9. Congratulations! SSTOs are no easy feat, and you seem to have had a respectable amount of fuel even before de-orbiting.
  10. I certainly don't think it came off that way. As I stated, I completely understand why that would exist, and I would understand your call in either case. It certainly makes sense in retrospect. My posts in the forum so far have usually be curated photos of my missions/adventures in KSP, and this was my first attempt at posting for a challenge. I wasn't really sure how much detail should be brought forward to the moderator, but again, in retrospect, of course it makes sense that more information and pictures would be better. Thank you again for your feedback and helping bring me up to the standards of the challenge mission reports! It feels good to start in on these challenges,
  11. Thank you for being understanding, it was certainly not my intention to attempt to game the system. And I completely understand why attempting to do two missions would potentially allow for "easy" ways of getting around mission objectives. My thought process at the time was that, since there was no actual orbital rendezvous, my ability to complete mission STS-1b was completely dependent on my ability to complete STS-1a. I actually thought I might get told to not waste your time and have them separate! I have a rather humorous story about the second time I flew Benjee's Shuttle Orbiter Constructor Kit that your thoughts remind me of. When I d/l the mod, I decided to test it out in sandbox, and then test it in my actual career save. During that career save, it became necessary to ditch in water, and I was so afraid of losing my kerbonauts I had had them bail out of the orbiter when it was about 4 km up. I subsequently discovered that the orbiter glided calmly down into the water and was completely intact after the two test pilots managed to parachute into the water. It actually is quite pleasant to fly my orbiter down from space. The glide can be a bit wobbly in the upper stratosphere/thermosphere due to lack of air pressure to generate lift on the control surfaces, but in the troposphere it controls pretty well. Or at least as well as any other aircraft in KSP generally behaves. When I used shuttles from Cormorant Aeronology and Benjee's Shuttle Orbiter Construction Kit, I also found that belly up was the best way (and for the same reasons as you just mentioned). However, during testing of my design, I consistently had problems during booster separation where the boosters would slam back against the wings, either taking the entire delta wing assembly with it, or just an elevon or two. Which either speaks to the sensitivity of an orbiter design to changes in COM and thrust, or my general incompetence (possibly both). When I switched over to belly down, many of those problems simply stopped being issues. Even when using sepratrons in a belly-up position, I usually found that while I could avoid hitting the wing structure, the natural "rolling" tendency of the boosters in the upper atmosphere would still "kick" the elevons as they peeled away, usually taking one of the flight control surfaces with it. I do not wish to be considered deficient in my tasks for this challenge, so please consider the following as a supplement/redo of STS-1a:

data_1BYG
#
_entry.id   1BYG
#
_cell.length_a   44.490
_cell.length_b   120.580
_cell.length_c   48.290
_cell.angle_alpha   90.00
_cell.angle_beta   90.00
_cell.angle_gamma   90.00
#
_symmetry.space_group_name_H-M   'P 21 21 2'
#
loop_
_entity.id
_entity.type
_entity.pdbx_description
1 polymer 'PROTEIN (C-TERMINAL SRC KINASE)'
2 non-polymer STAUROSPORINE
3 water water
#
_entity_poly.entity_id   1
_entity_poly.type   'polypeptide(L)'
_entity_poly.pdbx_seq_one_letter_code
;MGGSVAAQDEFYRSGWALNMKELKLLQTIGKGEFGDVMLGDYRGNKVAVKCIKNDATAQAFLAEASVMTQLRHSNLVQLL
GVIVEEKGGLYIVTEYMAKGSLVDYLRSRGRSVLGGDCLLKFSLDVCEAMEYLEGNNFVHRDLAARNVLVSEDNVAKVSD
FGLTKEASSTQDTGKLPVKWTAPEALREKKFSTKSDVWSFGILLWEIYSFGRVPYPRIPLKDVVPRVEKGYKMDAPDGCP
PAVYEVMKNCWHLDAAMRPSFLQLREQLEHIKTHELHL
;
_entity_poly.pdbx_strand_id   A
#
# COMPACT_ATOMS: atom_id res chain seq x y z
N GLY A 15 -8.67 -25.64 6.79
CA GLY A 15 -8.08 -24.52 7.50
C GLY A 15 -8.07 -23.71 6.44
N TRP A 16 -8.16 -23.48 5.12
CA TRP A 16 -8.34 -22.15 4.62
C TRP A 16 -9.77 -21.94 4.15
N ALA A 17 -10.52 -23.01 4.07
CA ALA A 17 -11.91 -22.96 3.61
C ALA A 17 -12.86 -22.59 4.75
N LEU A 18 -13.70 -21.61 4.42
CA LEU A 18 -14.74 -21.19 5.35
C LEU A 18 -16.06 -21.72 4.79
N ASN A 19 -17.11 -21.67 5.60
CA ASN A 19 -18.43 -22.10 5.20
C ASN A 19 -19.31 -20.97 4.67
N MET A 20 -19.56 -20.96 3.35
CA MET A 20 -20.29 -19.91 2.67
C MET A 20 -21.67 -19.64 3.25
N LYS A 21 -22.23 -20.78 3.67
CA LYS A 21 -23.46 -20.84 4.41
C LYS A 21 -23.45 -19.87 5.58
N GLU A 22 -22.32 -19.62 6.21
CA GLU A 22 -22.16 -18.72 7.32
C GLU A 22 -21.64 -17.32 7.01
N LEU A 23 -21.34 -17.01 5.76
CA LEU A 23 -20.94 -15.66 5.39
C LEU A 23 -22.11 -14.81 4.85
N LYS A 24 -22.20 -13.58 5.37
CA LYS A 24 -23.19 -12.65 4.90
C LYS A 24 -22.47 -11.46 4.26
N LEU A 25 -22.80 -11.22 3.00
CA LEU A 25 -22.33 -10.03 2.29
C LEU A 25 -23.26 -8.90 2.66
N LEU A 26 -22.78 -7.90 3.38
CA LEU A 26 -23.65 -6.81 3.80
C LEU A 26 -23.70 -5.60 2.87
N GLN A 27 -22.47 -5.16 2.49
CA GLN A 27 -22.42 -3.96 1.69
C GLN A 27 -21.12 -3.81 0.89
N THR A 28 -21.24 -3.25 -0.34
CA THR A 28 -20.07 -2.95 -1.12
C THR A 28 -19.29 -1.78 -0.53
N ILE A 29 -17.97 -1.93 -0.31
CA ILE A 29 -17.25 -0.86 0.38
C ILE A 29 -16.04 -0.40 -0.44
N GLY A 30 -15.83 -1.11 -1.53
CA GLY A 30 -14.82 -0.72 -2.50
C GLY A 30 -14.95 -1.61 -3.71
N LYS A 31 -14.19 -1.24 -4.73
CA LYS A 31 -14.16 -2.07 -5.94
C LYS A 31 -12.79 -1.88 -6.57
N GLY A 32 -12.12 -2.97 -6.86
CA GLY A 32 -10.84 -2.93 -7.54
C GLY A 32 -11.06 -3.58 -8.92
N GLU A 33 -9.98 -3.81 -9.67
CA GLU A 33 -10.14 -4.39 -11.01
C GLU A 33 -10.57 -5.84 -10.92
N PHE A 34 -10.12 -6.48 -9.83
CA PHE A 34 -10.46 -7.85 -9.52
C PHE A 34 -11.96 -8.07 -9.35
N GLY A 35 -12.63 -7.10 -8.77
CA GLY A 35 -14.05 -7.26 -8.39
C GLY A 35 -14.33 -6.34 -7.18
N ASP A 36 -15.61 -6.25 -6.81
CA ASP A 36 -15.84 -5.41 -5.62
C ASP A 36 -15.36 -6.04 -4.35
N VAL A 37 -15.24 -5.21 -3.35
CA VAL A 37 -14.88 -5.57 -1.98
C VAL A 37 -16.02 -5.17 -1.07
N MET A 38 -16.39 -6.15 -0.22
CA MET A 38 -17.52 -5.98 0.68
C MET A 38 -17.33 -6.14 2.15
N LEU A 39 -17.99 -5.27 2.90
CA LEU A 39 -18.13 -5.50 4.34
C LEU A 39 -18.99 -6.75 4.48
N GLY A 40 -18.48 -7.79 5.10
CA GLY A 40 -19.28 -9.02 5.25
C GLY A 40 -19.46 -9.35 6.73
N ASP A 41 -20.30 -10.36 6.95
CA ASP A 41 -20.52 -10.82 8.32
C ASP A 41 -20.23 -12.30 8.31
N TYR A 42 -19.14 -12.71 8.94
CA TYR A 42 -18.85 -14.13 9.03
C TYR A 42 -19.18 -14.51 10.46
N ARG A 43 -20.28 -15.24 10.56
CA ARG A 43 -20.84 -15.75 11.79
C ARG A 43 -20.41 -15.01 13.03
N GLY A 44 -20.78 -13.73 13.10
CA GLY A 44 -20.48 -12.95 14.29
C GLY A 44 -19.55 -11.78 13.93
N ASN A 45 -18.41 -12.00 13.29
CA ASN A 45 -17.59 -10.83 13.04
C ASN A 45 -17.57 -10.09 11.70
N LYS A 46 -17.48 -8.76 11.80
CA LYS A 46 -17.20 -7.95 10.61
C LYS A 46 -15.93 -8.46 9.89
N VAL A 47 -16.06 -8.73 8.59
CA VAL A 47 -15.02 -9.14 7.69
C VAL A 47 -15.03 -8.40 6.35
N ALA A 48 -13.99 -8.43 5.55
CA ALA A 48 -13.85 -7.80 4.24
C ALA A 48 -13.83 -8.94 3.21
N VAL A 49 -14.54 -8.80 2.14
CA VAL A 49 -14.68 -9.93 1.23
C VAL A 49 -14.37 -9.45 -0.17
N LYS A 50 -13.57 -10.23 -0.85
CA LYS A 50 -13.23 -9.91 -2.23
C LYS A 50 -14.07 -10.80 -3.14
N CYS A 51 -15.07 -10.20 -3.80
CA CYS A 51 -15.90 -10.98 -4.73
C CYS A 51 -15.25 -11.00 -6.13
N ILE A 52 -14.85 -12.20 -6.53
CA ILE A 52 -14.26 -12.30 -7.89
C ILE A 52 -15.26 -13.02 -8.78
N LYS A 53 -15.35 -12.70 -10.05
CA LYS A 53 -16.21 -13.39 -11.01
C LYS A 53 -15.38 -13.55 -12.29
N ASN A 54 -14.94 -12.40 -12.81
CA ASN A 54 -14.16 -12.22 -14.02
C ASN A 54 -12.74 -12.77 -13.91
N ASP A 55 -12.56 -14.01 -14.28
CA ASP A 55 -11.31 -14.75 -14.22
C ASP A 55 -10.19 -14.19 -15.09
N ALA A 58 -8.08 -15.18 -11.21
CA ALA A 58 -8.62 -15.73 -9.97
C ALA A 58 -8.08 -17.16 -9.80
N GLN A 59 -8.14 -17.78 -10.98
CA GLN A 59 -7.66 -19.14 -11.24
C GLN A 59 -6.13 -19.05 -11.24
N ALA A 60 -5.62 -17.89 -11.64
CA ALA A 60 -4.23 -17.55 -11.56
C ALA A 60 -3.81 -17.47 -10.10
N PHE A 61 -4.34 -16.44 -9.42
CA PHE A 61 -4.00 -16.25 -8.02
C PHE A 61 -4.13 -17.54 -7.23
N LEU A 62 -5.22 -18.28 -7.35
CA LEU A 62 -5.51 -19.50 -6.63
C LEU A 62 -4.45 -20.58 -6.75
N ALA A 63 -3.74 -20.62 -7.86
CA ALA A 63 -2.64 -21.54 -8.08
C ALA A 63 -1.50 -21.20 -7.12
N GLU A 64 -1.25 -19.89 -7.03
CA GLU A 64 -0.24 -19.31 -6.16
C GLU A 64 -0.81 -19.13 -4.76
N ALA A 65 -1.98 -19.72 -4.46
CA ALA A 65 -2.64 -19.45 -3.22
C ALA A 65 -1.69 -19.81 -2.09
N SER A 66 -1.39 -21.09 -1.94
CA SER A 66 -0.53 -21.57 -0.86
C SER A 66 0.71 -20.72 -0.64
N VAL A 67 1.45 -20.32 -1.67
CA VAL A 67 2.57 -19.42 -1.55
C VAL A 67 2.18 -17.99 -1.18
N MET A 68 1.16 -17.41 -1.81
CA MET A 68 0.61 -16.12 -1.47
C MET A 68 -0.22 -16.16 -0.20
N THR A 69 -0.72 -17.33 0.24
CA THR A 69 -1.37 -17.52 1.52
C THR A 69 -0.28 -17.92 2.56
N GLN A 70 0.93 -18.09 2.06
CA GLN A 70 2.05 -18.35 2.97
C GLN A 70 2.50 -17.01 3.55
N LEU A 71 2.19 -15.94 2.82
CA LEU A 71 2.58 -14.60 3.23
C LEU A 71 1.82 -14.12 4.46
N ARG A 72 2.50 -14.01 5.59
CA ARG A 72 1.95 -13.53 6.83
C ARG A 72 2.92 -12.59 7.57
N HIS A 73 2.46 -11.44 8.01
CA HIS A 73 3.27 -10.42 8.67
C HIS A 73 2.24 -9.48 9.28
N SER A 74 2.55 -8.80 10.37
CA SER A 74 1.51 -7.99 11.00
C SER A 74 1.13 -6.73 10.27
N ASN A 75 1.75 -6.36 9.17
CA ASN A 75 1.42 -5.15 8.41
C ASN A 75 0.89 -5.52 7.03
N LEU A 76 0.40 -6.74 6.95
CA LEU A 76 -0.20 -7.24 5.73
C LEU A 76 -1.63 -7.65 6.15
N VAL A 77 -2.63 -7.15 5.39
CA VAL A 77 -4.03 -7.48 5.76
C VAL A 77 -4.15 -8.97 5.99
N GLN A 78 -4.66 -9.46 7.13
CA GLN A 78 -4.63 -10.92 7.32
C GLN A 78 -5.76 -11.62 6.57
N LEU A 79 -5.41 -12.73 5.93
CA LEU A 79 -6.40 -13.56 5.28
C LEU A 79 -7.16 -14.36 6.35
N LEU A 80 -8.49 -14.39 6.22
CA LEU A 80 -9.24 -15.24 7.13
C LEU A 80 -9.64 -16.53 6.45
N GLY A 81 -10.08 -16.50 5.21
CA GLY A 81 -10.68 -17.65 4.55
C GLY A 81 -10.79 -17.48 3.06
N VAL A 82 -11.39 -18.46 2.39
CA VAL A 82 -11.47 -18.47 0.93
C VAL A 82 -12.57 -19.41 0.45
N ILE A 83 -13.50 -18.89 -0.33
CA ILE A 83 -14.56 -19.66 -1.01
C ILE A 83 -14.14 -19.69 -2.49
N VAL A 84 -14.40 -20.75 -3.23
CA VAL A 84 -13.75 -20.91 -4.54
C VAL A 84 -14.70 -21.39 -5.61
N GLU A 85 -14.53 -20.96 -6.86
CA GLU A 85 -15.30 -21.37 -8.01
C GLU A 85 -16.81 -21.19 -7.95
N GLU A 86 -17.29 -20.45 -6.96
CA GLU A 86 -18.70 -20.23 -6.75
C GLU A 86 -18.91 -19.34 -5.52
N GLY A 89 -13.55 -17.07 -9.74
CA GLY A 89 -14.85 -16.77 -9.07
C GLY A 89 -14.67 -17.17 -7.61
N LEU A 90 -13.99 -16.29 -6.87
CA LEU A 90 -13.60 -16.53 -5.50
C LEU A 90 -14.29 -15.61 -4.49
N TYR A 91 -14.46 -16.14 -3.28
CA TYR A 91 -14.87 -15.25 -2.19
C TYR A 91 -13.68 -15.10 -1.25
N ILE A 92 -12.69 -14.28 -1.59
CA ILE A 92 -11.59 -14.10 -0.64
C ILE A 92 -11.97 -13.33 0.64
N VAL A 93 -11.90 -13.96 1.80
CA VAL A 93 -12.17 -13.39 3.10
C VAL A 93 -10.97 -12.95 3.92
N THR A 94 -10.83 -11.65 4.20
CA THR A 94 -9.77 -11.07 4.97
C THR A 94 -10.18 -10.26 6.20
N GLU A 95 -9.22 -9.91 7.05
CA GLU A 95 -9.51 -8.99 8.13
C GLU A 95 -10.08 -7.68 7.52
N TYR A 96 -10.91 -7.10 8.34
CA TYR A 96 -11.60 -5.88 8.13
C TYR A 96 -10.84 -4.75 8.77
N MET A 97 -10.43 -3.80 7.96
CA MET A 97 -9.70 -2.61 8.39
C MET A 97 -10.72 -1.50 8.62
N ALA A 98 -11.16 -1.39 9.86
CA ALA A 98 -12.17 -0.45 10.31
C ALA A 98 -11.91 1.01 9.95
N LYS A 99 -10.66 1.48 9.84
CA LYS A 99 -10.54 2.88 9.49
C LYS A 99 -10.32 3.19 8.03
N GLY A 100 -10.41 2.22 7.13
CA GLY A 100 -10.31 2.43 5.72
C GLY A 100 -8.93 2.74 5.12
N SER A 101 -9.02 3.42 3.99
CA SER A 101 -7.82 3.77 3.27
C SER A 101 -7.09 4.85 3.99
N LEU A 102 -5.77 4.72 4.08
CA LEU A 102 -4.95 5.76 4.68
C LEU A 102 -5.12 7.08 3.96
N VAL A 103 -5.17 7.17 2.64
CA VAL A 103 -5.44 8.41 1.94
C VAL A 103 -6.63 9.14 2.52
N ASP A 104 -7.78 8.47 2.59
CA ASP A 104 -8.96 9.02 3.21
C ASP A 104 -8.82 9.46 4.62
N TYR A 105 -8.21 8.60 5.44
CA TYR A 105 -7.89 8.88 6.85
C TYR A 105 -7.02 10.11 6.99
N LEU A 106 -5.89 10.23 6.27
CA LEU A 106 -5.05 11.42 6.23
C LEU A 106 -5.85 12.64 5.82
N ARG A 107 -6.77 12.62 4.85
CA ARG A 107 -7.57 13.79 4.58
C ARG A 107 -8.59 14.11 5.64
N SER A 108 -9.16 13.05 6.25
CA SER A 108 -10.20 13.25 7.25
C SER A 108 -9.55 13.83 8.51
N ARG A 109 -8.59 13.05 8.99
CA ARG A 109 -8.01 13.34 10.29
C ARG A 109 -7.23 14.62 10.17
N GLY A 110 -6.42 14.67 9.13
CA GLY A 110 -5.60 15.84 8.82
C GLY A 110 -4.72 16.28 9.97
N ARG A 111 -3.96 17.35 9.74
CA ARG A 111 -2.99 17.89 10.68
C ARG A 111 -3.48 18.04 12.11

12. Presented below is my entry into the STS challenge. I have included details concerning the construction and the mission overview for STS Mission 1a and 1b in separate categories: Mods used in construction: Near Future Propulsion Restock+ Taurus HCV Additionally, I used Kerbal Engineer Redux to estimate delta-V values, and the Restock mod to make everything look pretty (and slightly deviated from the normal apparent of stock modules). The dry-mass delta-V of this shuttle is 6,120m/s, and approximately 990 delta-V for orbital maneuvers. With a 40t load, delta-v values are roughly 4,400 delta-V with 450 delta-V for orbital manuevers. STS Construction Details STS Mission Profile - Mission 1a and 1b
  13. A fine evening to all you space walkers and code talkers! Today's set of missions were once again focused on maintenance and construction, with an emphasis on further development of the Intentionally Left Blank and the Do Not Leave Blank facilities. As part of our commitment to providing more resources towards permenant habitation of celestial bodies, the Do Not Leave Blank received a shipment of a brand new munar rover, the Vagabond: Our engineers have also discovered the vital secret to building useful sky-cranes: check your center of mass before adding thrusters. Equipped with a scanning arm and a resource scanner, the Vagabond is ready to assist the Do Not Leave Blank in finding useful, or at least interesting, things to mine out of the regolith. Meanwhile, construction continued on the Intentionally Left Blank as the solar panel and station support truss continued to be expanded: The "S4" mission completes the truss assembly with the final hexagonal end component With the truss components now fully assembled, it was time to expand the existing modules from the Union, Adventure, Fortune, and Cумрак modules. The Krussian space administration had prepared the next major module for the Intentionally Left Blank, the Cолнце habitation and work module: Is it just me, or are these components starting to look very familiar? It's probably just me. And last, but not least, during the construction of Intentionally Left Blank, I was even able to nearly land the orbiter back on the runway of the KSC:
  14. You and me both. I spend more time constructing things on the dark sides of planets than not